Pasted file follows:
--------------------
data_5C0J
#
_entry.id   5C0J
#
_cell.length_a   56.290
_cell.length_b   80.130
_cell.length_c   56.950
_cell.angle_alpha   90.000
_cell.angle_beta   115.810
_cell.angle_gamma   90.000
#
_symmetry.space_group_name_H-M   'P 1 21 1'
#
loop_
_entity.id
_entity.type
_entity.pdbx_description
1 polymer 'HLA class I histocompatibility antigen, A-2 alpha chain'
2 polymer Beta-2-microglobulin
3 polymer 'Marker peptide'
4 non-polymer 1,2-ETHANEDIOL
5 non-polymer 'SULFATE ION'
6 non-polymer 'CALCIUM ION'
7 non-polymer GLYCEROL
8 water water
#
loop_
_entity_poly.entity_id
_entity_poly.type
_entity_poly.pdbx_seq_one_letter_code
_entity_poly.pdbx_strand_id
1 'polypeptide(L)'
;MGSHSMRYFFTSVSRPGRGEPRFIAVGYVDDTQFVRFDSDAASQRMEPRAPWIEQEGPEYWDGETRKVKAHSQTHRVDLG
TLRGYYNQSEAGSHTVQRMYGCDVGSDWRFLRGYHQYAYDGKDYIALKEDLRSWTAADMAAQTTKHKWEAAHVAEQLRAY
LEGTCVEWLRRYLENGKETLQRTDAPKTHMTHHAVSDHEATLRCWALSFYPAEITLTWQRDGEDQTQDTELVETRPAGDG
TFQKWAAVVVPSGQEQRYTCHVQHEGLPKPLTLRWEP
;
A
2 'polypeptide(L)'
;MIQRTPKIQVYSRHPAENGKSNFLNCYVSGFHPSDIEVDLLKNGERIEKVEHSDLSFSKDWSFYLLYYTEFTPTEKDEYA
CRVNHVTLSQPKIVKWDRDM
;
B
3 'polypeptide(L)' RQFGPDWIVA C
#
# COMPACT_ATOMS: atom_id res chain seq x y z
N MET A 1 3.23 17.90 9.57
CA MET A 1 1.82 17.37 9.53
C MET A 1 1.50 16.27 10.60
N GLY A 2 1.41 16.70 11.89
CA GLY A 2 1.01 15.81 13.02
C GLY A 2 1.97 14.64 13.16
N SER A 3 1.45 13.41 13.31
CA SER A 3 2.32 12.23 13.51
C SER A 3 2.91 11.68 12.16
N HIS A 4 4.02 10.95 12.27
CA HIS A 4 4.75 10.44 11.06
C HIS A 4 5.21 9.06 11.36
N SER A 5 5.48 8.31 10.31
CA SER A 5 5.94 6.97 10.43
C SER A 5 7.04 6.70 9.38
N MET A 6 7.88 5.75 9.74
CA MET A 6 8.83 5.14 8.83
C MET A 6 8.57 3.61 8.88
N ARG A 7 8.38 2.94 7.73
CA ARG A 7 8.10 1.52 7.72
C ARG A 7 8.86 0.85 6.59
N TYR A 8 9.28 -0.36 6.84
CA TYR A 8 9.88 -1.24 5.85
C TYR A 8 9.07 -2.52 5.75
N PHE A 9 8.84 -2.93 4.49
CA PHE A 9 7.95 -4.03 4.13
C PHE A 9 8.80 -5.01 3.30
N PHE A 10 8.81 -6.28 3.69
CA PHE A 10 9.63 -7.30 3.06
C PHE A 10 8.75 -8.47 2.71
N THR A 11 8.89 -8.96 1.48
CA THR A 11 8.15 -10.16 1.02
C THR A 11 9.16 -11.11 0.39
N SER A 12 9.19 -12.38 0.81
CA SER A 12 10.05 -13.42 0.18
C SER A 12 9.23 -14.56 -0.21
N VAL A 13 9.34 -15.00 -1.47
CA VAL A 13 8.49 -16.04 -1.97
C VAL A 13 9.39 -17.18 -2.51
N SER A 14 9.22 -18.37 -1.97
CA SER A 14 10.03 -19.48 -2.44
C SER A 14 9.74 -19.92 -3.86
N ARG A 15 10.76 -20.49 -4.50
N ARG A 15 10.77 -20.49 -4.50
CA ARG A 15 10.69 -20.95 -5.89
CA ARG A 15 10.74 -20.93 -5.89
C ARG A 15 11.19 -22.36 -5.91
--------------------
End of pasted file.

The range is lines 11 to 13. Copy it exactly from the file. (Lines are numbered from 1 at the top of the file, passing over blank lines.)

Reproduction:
#
_symmetry.space_group_name_H-M   'P 1 21 1'
#